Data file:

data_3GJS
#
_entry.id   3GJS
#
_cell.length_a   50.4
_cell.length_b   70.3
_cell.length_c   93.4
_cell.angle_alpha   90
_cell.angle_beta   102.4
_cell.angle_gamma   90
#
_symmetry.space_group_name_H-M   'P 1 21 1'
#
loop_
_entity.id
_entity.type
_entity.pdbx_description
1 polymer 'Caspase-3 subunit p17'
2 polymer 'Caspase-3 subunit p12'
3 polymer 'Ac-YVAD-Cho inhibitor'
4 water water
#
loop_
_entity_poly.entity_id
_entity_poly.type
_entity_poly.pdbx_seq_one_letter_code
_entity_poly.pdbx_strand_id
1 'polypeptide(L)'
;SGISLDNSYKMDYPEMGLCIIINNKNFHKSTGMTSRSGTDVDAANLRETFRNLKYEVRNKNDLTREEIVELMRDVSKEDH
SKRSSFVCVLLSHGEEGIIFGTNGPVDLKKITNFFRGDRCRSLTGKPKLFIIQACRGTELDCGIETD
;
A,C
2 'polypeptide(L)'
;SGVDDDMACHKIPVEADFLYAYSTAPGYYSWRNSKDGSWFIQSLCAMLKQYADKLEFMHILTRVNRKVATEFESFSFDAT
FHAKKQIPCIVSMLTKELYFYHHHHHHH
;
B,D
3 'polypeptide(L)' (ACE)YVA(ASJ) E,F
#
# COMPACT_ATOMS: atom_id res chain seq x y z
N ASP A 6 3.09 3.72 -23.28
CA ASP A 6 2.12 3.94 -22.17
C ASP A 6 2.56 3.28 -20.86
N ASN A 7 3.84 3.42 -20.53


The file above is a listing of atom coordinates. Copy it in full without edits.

data_3GJS
#
_entry.id   3GJS
#
_cell.length_a   50.4
_cell.length_b   70.3
_cell.length_c   93.4
_cell.angle_alpha   90
_cell.angle_beta   102.4
_cell.angle_gamma   90
#
_symmetry.space_group_name_H-M   'P 1 21 1'
#
loop_
_entity.id
_entity.type
_entity.pdbx_description
1 polymer 'Caspase-3 subunit p17'
2 polymer 'Caspase-3 subunit p12'
3 polymer 'Ac-YVAD-Cho inhibitor'
4 water water
#
loop_
_entity_poly.entity_id
_entity_poly.type
_entity_poly.pdbx_seq_one_letter_code
_entity_poly.pdbx_strand_id
1 'polypeptide(L)'
;SGISLDNSYKMDYPEMGLCIIINNKNFHKSTGMTSRSGTDVDAANLRETFRNLKYEVRNKNDLTREEIVELMRDVSKEDH
SKRSSFVCVLLSHGEEGIIFGTNGPVDLKKITNFFRGDRCRSLTGKPKLFIIQACRGTELDCGIETD
;
A,C
2 'polypeptide(L)'
;SGVDDDMACHKIPVEADFLYAYSTAPGYYSWRNSKDGSWFIQSLCAMLKQYADKLEFMHILTRVNRKVATEFESFSFDAT
FHAKKQIPCIVSMLTKELYFYHHHHHHH
;
B,D
3 'polypeptide(L)' (ACE)YVA(ASJ) E,F
#
# COMPACT_ATOMS: atom_id res chain seq x y z
N ASP A 6 3.09 3.72 -23.28
CA ASP A 6 2.12 3.94 -22.17
C ASP A 6 2.56 3.28 -20.86
N ASN A 7 3.84 3.42 -20.53